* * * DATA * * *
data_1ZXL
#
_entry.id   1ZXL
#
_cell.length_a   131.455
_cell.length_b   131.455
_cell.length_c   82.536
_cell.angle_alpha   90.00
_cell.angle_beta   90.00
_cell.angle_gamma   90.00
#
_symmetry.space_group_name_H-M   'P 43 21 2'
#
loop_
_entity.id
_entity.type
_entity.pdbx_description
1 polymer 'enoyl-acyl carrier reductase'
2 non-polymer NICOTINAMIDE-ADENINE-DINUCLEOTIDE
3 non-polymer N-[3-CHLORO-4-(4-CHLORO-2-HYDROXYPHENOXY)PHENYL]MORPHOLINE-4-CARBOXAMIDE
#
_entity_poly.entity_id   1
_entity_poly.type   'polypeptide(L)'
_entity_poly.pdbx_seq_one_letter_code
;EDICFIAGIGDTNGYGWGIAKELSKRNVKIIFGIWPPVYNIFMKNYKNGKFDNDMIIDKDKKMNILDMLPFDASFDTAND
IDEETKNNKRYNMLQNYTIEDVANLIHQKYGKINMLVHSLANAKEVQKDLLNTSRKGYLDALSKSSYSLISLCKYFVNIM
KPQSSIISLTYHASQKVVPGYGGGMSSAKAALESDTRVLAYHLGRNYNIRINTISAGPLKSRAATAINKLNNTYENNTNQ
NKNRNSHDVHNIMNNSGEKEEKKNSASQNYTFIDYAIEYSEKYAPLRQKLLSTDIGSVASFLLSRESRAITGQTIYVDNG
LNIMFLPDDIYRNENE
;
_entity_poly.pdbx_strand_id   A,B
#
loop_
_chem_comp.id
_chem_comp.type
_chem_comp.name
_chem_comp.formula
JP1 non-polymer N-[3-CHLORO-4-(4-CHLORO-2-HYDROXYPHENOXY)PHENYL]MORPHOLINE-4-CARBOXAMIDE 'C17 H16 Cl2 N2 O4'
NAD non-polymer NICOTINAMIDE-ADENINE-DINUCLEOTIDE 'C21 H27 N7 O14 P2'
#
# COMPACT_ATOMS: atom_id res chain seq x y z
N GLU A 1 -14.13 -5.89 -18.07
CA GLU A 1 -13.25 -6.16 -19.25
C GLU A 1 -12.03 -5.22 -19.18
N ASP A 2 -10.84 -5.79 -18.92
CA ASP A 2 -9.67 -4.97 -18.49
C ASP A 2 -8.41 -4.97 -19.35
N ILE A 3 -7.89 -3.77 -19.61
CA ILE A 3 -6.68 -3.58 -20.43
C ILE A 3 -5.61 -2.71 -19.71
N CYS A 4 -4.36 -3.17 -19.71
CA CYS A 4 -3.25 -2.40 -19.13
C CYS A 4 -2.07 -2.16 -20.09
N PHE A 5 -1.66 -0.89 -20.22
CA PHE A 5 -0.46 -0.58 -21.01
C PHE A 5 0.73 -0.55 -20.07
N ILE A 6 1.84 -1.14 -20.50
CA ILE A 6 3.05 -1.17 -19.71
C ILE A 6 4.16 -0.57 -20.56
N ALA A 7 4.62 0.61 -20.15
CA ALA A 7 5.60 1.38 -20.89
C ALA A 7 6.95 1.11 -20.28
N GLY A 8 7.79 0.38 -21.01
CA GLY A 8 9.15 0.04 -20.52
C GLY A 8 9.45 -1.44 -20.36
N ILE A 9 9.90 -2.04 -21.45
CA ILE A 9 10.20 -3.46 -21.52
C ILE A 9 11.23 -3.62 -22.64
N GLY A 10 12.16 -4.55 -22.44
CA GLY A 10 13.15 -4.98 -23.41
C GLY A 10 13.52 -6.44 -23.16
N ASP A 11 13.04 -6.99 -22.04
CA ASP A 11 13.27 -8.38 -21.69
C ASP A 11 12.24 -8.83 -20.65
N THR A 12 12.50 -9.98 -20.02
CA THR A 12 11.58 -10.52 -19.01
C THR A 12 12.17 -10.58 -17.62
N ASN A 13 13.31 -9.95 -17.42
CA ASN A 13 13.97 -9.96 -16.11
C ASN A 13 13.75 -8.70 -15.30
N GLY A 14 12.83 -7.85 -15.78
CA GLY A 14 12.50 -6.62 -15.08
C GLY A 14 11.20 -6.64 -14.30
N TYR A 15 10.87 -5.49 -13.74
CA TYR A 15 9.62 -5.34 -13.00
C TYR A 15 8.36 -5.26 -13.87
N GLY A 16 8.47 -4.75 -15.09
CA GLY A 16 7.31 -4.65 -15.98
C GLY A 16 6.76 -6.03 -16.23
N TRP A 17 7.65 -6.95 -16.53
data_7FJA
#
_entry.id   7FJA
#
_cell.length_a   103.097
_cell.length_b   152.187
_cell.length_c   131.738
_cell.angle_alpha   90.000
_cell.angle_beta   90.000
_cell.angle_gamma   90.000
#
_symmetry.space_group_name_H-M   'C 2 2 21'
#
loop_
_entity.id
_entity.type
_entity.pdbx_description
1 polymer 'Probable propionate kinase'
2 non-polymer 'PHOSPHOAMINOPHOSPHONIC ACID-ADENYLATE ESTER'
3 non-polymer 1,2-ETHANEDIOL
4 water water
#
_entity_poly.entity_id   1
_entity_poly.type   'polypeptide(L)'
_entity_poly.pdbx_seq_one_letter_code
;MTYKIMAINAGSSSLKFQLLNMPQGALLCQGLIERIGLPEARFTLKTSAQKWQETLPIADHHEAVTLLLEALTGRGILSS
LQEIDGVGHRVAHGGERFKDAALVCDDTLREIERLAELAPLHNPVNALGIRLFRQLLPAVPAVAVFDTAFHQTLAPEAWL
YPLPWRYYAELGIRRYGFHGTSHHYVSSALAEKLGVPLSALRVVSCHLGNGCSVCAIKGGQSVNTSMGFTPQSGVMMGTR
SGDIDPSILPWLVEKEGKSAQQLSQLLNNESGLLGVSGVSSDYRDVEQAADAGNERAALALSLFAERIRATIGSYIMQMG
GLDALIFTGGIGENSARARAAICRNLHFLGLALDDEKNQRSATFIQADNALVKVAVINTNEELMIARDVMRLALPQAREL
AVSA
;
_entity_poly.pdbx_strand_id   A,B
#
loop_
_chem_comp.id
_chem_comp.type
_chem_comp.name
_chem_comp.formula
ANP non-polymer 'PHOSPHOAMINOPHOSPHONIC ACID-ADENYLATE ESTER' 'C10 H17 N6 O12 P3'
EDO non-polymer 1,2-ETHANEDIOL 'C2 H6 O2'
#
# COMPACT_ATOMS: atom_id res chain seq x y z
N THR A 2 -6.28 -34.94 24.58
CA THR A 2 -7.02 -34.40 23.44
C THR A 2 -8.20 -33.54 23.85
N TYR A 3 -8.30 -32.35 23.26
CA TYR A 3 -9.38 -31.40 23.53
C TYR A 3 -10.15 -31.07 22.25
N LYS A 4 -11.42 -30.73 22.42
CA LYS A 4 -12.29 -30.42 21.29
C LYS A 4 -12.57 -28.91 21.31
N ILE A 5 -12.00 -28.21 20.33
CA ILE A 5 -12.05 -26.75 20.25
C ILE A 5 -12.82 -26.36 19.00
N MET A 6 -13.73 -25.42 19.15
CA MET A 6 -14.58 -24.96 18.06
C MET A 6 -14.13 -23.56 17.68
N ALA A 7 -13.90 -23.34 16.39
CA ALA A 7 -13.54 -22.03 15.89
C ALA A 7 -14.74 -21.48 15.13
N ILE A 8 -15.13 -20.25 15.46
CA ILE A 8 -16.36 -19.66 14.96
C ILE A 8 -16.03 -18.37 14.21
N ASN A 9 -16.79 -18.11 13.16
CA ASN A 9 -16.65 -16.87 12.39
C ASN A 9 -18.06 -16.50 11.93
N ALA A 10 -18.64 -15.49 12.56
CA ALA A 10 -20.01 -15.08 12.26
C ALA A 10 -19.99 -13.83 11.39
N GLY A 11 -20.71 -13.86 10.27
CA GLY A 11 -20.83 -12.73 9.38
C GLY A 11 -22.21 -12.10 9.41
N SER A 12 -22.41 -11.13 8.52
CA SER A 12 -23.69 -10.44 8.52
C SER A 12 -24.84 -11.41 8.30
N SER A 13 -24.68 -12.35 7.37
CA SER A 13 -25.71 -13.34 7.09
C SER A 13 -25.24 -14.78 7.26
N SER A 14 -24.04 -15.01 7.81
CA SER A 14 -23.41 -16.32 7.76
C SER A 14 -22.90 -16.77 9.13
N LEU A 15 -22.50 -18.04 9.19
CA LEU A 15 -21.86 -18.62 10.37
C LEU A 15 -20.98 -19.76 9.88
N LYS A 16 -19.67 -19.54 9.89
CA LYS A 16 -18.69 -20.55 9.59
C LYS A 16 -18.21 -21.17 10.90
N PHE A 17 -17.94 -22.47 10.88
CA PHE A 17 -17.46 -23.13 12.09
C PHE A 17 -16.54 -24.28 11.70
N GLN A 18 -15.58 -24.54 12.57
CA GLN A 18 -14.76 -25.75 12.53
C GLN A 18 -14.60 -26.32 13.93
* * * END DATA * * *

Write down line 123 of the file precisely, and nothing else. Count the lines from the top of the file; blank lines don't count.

_entity_poly.pdbx_strand_id   A,B